WAR OF 1812 REFUGEE MIGRATION
The War of 1812 between the United States and Britain was another era that saw a new influx of Black families to the British territories of Nova Scotia & New Brunswick .
As former slaves the chance to seek freedom outside of the United States was to good to resist. The result was that between 1813 -1816 approximately two thousand Black men , women & children commonly referred to as Black Refugees arrived in the Maritimes.
New Brunswick received between four or five hundred and Nova Scotia the remainder, which in year 1816 numbered to over one thousand & six hundred. Their settlement was full of difficulties as well as opposition from White settlers afraid of losing control of their power in society. Discrimination in land grants , jobs, and supplies was rampant as these individuals tried to make a living and provide a better life for their families in areas such as Preston, Africville, Hammonds Plains and Beechville.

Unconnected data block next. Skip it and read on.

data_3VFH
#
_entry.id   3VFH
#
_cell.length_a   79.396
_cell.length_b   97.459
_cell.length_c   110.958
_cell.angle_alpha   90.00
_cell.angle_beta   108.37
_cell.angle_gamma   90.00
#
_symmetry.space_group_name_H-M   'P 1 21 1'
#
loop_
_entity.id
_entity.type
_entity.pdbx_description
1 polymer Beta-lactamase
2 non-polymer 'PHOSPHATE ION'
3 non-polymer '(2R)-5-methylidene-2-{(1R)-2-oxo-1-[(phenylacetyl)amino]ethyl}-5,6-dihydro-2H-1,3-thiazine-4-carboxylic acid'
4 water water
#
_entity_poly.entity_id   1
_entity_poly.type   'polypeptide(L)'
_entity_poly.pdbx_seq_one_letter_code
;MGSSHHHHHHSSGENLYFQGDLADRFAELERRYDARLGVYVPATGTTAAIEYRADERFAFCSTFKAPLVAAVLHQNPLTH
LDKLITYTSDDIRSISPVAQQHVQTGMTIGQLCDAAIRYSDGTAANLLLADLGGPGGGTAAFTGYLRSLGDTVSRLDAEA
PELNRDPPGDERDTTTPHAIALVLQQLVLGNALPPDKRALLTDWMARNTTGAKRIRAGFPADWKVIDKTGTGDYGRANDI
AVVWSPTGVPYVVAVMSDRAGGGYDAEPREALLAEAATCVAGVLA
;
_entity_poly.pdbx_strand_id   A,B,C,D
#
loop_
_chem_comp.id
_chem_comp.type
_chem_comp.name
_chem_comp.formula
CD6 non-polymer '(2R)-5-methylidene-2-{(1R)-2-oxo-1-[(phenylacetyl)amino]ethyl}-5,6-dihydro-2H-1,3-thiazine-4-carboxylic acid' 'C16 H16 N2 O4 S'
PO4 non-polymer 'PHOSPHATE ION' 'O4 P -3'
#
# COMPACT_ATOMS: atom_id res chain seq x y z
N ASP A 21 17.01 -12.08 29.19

Some were eventually put up in Poor houses or upon early arrival periods quarantined on Melville Island in Halifax , where the the Armdale Yacht Club is located today. A small number were enticed to leave for Trinidad in 1821, but the remainder stayed and today their descendants live in the various Black Communities across Nova Scotia.